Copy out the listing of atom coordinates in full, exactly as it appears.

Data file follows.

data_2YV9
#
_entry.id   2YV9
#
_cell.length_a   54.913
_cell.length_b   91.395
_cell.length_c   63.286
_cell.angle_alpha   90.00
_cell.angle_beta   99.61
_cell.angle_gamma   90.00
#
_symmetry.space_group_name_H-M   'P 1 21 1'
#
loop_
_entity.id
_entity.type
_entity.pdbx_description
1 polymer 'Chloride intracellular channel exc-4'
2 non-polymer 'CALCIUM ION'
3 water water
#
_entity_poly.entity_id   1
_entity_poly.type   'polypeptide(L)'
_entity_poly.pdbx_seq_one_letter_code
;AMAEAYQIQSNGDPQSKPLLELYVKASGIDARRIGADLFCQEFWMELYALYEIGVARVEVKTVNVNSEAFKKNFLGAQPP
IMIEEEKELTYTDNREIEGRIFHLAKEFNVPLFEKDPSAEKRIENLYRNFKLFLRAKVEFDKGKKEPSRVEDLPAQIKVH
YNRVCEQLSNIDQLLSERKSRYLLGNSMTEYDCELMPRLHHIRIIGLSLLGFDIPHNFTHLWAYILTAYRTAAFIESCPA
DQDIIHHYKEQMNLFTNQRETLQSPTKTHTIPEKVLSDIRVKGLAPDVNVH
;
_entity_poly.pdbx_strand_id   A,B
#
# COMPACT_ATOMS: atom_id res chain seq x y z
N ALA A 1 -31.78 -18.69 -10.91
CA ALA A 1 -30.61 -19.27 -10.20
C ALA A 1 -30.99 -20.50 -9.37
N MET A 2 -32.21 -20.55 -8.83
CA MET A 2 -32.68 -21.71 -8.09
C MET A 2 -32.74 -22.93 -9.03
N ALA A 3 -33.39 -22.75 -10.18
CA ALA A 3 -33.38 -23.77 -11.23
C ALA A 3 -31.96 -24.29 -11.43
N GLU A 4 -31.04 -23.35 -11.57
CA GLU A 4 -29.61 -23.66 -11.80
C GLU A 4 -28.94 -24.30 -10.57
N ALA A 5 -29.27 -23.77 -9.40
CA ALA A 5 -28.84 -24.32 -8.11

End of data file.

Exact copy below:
data_2YV9
#
_entry.id   2YV9
#
_cell.length_a   54.913
_cell.length_b   91.395
_cell.length_c   63.286
_cell.angle_alpha   90.00
_cell.angle_beta   99.61
_cell.angle_gamma   90.00
#
_symmetry.space_group_name_H-M   'P 1 21 1'
#
loop_
_entity.id
_entity.type
_entity.pdbx_description
1 polymer 'Chloride intracellular channel exc-4'
2 non-polymer 'CALCIUM ION'
3 water water
#
_entity_poly.entity_id   1
_entity_poly.type   'polypeptide(L)'
_entity_poly.pdbx_seq_one_letter_code
;AMAEAYQIQSNGDPQSKPLLELYVKASGIDARRIGADLFCQEFWMELYALYEIGVARVEVKTVNVNSEAFKKNFLGAQPP
IMIEEEKELTYTDNREIEGRIFHLAKEFNVPLFEKDPSAEKRIENLYRNFKLFLRAKVEFDKGKKEPSRVEDLPAQIKVH
YNRVCEQLSNIDQLLSERKSRYLLGNSMTEYDCELMPRLHHIRIIGLSLLGFDIPHNFTHLWAYILTAYRTAAFIESCPA
DQDIIHHYKEQMNLFTNQRETLQSPTKTHTIPEKVLSDIRVKGLAPDVNVH
;
_entity_poly.pdbx_strand_id   A,B
#
# COMPACT_ATOMS: atom_id res chain seq x y z
N ALA A 1 -31.78 -18.69 -10.91
CA ALA A 1 -30.61 -19.27 -10.20
C ALA A 1 -30.99 -20.50 -9.37
N MET A 2 -32.21 -20.55 -8.83
CA MET A 2 -32.68 -21.71 -8.09
C MET A 2 -32.74 -22.93 -9.03
N ALA A 3 -33.39 -22.75 -10.18
CA ALA A 3 -33.38 -23.77 -11.23
C ALA A 3 -31.96 -24.29 -11.43
N GLU A 4 -31.04 -23.35 -11.57
CA GLU A 4 -29.61 -23.66 -11.80
C GLU A 4 -28.94 -24.30 -10.57
N ALA A 5 -29.27 -23.77 -9.40
CA ALA A 5 -28.84 -24.32 -8.11